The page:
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In this video, we're going to continue to talk about plating methods by talking specifically about the spread plate method and the poor plate method. And so when transferring a liquid culture to a solid auger plate, the liquid cultures can be added to that solid auger plate in one of two methods that we have numbered down below one and two. The first is the spread plate method, Where 01-0 two ml of a diluted liquid culture is going to be added onto the solid auger plate and then it is going to be spread with a sterile glass rod. And so if we take a look at our image down below at the spread plate method, which is the top half of this image here, uh notice that in this first to what we have is a liquid culture that is going to have microbes growing in a liquid broth. And so what we can do is we can take some of this liquid culture and the microbes growing in the liquid bra, and we can take about 0.1-0.2 mm and transfer it over to a a solid auger media. Uh and so we are inoculating the culture onto the auger media. And so this is the inoculation right here. And then what we can do is we can actually spread the inoculation with a glass rod. And so here we have the glass rod. And this glass rod can be used to spread the in Oculus across the entire plate. And if the liquid culture is diluted enough, then eventually what you'll get our colonies growing on the solid auger media. And so ultimately what we've done through this process is we've taken microbes growing in a liquid broth and we've transferred those microbes over to a solid auger plate. And so we've done that through the spread plate method. Now, the other method is actually the Poor plate method And the poor plate method. You can take anywhere between 0.1 and one ml of diluted liquid culture, and you can pour it onto an auger plate before the pre warmed liquid auger is poured onto the plate. And so the warmed liquid auger media that's added afterwards is actually going to solidify. It solidifies, but it only solidifies after it is mixed with the sample, the liquid culture sample. And so if we take a look at our image down below, we can get a better understanding of this poor plate method, which is in this bottom half of the image here and so once again, we're starting with the test tube here that is containing a liquid broth containing microbes that are growing. And so what we can do is we can take anywhere between 0.1 and one millimeter of this liquid broth diluted liquid broth and we can pour it right here onto an empty plate. Notice that this is an empty Petri dish and there is no auger added yet. The notice that the microbes are added first. Um and so that's different than what we see up above and then after the inoculation is added after the uh the culture is added, the liquid culture is at it. Then you can pour the pre warmed media over the in Oculus. And so this is the pre warmed liquid auger media and it is being poured on top of the inoculation that contains the microbes. And then at that point, what you do instead of spreading using a glass rod, what you do is you actually pick up the plate and you swirl it around physically. You swirl the plate around to mix before the august solidifies. And so you mix simply by swirling and over time. Eventually if you have the right appropriate dilution of the original liquid culture, you will get uh colonies growing on a solid plate. And so once again, what we've done is we've taken microbes growing in a liquid broth and we've been able to transfer them onto a solid auger plate. And we've done this through the poor plate method. And so the spread plate method and the poor plate method allow for transferring microbes from liquid broths over two solid auger plates. Now, one thing to note about both of these methods is that unlike the streak plate method that we covered in our previous lesson videos, these two methods, the uh spread plate method and the poor plate method cannot be used to isolate specific species of bacteria from a mixed culture. And so that is a unique feature of the street plate method. And once again, the spread plate and pour plate method are not capable of that of doing that. And so this year concludes our introduction to the spread plate method and the Poor plate method, and we'll be able to get some practice applying these concepts as we move forward. So I'll see you all in our next video.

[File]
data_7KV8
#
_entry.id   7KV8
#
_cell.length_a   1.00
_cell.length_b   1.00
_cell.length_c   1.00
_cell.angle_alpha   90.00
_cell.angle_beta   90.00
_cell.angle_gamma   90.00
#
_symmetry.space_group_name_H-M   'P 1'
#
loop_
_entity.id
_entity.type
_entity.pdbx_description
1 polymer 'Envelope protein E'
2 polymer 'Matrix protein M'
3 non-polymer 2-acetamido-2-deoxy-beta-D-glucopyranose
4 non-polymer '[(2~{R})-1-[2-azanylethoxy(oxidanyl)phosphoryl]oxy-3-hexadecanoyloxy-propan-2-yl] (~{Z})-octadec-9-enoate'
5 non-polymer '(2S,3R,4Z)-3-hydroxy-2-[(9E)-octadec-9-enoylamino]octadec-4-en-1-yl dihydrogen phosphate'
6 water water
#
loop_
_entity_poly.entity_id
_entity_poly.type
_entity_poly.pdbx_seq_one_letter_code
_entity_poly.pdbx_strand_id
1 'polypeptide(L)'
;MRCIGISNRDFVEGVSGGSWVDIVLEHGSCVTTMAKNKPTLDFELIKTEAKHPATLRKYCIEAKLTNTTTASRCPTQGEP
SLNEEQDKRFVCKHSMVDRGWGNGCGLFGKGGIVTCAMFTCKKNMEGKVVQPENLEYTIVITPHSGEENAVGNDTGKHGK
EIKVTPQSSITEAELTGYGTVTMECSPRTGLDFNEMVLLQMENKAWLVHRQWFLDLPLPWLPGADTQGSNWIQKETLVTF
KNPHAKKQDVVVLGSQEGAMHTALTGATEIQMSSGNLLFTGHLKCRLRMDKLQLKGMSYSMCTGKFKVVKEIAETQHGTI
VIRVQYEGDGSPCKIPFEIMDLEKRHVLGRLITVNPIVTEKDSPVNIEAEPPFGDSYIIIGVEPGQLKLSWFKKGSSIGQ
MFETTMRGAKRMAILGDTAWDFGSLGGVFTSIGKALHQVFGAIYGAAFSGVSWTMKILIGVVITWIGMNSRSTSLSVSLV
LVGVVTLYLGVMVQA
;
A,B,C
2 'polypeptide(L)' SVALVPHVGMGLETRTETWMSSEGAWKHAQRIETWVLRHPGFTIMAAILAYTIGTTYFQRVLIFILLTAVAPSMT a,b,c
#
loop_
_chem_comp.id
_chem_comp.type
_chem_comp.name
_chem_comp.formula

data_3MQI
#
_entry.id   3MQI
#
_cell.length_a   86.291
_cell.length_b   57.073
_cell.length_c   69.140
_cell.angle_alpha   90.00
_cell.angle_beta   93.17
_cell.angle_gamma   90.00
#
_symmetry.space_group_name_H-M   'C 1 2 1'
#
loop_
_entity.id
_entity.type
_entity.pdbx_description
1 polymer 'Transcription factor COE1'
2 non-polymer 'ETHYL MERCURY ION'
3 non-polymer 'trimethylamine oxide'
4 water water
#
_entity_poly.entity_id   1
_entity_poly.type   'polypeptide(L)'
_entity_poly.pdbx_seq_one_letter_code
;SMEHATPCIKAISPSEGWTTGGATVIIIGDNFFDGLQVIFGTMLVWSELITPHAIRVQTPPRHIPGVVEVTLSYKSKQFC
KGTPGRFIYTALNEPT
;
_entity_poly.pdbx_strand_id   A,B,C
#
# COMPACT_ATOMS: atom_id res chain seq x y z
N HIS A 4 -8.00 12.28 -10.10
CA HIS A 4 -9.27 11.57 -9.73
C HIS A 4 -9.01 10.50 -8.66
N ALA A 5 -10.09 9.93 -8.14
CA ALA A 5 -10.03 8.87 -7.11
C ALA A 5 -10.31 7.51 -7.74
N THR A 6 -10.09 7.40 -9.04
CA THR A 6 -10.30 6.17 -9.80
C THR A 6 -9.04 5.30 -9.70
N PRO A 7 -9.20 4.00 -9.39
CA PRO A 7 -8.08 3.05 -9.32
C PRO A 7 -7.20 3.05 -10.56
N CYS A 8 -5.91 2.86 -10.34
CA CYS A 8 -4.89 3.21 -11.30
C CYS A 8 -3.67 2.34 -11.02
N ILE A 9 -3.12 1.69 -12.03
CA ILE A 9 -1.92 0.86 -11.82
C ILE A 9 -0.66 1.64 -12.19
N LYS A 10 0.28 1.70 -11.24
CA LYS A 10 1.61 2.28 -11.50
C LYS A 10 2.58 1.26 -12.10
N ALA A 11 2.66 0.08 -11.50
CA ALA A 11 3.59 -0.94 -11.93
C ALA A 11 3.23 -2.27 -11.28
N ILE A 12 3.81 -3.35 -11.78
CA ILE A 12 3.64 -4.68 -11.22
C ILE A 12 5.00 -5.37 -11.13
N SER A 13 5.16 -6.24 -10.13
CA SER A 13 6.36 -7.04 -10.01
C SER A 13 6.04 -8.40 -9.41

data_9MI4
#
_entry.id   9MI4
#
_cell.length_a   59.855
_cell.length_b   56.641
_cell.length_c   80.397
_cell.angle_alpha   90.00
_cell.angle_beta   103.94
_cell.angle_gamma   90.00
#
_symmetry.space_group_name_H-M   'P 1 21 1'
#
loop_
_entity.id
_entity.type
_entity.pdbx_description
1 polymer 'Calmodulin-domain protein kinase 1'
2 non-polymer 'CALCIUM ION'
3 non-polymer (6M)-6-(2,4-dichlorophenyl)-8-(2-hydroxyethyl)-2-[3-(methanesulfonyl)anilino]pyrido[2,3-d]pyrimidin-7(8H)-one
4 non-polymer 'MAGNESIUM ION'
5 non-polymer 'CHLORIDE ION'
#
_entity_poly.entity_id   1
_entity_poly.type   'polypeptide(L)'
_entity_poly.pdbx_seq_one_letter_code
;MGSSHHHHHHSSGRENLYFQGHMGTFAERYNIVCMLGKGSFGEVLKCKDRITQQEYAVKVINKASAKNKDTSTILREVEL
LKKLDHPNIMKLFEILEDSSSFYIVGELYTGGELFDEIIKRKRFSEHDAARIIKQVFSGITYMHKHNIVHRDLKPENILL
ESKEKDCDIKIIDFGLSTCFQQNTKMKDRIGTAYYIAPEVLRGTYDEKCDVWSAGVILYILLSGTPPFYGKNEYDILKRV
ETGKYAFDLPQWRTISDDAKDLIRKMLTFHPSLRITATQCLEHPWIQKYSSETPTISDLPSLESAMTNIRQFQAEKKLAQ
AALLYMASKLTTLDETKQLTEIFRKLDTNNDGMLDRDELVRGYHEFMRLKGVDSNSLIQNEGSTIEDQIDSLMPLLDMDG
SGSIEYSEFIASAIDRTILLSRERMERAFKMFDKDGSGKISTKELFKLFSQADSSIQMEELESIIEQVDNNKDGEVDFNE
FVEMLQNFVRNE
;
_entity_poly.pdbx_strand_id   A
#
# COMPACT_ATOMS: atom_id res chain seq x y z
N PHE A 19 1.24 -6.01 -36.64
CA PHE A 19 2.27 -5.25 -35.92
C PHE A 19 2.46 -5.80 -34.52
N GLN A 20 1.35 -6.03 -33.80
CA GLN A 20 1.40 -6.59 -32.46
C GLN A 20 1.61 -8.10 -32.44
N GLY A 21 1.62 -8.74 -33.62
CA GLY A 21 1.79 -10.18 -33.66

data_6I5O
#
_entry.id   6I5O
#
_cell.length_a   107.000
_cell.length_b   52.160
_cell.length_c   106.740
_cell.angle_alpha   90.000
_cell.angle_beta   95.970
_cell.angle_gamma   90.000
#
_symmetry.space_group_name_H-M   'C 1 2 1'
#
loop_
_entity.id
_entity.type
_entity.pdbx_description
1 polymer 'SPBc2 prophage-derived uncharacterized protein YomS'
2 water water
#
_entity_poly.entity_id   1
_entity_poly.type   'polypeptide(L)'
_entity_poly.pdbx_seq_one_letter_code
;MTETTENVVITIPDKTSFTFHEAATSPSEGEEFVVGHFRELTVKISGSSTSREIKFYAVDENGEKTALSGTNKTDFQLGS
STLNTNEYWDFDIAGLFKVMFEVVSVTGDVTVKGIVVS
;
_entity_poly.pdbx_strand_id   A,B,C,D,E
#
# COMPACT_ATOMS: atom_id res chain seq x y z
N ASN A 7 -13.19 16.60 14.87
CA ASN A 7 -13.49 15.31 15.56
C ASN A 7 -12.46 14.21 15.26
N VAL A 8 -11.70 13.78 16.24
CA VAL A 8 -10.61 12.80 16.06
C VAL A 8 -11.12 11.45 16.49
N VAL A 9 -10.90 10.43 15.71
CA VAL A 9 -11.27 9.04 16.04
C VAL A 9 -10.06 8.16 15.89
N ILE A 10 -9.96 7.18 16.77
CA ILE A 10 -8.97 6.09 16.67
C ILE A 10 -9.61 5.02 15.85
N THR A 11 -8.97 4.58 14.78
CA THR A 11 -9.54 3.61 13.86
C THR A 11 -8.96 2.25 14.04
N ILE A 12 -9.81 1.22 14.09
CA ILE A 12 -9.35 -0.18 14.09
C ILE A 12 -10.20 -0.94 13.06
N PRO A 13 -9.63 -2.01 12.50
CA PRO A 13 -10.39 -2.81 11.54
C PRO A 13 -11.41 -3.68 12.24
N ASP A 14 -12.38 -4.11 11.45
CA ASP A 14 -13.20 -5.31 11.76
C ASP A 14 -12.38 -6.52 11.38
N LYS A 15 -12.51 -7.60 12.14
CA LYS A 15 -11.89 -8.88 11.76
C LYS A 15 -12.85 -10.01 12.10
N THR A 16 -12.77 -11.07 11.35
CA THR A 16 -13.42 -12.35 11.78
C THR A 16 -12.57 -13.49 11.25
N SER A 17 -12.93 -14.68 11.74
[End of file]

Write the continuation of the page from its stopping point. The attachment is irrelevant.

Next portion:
The __________ method is used to isolate microbial colonies while the __________ method is used to count the number of viable microbial cells or colonies.
Spread-plate method; Pour-plate method.
Streak-plate method; Spread-plate method.
Pour-plate method; Steak-plate method.
Pour-plate method; Spread-plate method.
Which plating method can be used to isolate a species of bacteria from a mixed culture of cells?